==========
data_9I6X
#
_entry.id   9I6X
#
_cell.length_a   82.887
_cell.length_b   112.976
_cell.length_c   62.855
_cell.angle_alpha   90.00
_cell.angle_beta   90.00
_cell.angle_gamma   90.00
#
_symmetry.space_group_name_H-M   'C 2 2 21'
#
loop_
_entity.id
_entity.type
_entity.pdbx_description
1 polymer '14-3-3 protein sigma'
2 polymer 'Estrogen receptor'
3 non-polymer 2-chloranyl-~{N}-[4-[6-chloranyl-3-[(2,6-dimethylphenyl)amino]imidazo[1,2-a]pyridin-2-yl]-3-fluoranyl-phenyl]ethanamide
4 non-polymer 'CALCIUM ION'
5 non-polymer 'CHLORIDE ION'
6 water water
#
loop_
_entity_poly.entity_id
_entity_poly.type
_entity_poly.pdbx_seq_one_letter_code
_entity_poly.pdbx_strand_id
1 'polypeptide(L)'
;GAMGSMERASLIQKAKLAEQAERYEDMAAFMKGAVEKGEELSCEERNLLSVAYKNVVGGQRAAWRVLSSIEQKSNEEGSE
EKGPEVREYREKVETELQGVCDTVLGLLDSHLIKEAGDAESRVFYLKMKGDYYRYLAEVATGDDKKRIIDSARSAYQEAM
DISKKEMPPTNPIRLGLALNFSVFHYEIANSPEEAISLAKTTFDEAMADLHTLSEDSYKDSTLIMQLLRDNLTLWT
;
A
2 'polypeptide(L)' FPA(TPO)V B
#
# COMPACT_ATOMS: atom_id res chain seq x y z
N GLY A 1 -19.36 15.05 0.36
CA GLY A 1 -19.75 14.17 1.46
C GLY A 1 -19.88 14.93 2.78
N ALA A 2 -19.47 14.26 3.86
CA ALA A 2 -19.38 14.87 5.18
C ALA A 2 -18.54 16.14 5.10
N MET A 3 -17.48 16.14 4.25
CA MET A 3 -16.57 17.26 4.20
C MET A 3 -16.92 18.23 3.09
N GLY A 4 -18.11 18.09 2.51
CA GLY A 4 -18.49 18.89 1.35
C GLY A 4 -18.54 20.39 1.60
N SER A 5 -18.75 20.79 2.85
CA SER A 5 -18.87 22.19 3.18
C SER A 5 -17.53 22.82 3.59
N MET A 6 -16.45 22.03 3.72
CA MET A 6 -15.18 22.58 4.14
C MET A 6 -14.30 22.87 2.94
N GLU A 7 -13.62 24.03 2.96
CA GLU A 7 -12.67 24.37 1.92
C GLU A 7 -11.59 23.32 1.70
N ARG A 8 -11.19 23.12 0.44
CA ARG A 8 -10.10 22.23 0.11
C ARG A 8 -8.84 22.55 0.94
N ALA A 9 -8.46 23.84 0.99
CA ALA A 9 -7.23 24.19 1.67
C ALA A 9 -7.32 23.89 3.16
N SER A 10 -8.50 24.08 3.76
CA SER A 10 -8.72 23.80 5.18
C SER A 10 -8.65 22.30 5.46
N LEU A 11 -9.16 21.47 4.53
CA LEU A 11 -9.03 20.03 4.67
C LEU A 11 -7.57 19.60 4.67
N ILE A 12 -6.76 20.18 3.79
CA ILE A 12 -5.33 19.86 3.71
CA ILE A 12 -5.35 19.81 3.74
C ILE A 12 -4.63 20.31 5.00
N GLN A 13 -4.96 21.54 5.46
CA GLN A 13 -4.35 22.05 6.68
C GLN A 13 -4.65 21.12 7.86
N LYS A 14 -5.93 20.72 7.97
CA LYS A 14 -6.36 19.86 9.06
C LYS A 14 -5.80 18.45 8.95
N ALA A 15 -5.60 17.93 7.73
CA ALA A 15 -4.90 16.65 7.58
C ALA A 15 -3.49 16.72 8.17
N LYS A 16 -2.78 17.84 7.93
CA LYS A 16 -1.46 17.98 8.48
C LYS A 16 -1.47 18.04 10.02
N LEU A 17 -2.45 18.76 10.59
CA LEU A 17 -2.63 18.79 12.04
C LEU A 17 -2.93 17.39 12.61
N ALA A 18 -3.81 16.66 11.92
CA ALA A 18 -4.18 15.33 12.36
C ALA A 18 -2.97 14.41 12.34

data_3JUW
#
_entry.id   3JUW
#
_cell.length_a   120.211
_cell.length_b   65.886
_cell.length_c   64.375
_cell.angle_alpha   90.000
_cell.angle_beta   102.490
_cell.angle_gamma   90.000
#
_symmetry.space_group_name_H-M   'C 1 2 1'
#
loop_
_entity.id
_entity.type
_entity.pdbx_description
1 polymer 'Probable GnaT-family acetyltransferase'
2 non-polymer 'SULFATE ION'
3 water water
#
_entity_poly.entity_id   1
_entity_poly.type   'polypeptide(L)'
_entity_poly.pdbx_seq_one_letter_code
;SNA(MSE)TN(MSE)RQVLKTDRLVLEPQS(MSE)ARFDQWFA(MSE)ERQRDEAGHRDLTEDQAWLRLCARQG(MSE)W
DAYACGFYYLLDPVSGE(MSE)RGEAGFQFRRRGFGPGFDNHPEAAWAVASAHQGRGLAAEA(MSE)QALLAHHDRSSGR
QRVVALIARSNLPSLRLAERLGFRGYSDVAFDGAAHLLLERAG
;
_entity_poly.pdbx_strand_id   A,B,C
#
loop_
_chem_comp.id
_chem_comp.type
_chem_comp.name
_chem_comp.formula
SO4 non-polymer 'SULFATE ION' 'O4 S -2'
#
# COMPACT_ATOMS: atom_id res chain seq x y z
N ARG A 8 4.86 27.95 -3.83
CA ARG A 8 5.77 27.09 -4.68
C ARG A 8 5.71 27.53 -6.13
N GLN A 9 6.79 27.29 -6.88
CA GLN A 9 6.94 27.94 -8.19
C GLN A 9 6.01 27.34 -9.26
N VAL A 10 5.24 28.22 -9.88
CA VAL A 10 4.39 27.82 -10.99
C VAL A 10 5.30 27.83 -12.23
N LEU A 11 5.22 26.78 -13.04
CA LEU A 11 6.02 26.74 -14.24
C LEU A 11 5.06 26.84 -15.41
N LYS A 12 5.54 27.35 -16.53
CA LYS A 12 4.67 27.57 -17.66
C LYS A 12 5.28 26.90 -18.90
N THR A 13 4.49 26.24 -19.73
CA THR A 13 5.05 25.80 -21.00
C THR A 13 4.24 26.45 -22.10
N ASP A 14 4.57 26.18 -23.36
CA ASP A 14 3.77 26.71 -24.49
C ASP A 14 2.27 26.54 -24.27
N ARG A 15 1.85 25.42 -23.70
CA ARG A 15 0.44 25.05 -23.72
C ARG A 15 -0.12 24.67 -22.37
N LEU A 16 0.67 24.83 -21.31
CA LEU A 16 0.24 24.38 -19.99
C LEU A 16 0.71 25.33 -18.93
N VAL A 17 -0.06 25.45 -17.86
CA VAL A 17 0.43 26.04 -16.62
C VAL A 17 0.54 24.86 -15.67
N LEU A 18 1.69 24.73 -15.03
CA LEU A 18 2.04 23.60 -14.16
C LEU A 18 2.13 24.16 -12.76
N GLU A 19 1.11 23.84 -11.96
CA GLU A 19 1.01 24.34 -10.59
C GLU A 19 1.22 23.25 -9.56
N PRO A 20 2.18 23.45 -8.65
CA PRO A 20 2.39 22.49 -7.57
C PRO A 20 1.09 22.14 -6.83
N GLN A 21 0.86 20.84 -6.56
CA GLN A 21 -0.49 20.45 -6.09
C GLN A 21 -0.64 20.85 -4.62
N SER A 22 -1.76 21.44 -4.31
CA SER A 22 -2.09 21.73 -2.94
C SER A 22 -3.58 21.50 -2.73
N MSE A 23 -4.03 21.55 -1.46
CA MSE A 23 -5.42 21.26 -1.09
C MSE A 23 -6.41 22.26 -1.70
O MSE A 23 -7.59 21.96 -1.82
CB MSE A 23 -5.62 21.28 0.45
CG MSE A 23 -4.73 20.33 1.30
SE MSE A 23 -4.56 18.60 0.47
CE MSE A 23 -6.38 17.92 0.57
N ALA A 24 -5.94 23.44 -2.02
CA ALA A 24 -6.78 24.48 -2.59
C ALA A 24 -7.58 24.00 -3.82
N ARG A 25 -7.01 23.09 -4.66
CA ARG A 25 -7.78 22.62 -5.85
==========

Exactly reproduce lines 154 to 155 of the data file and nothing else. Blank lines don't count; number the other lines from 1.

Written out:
CA ARG A 15 0.44 25.05 -23.72
C ARG A 15 -0.12 24.67 -22.37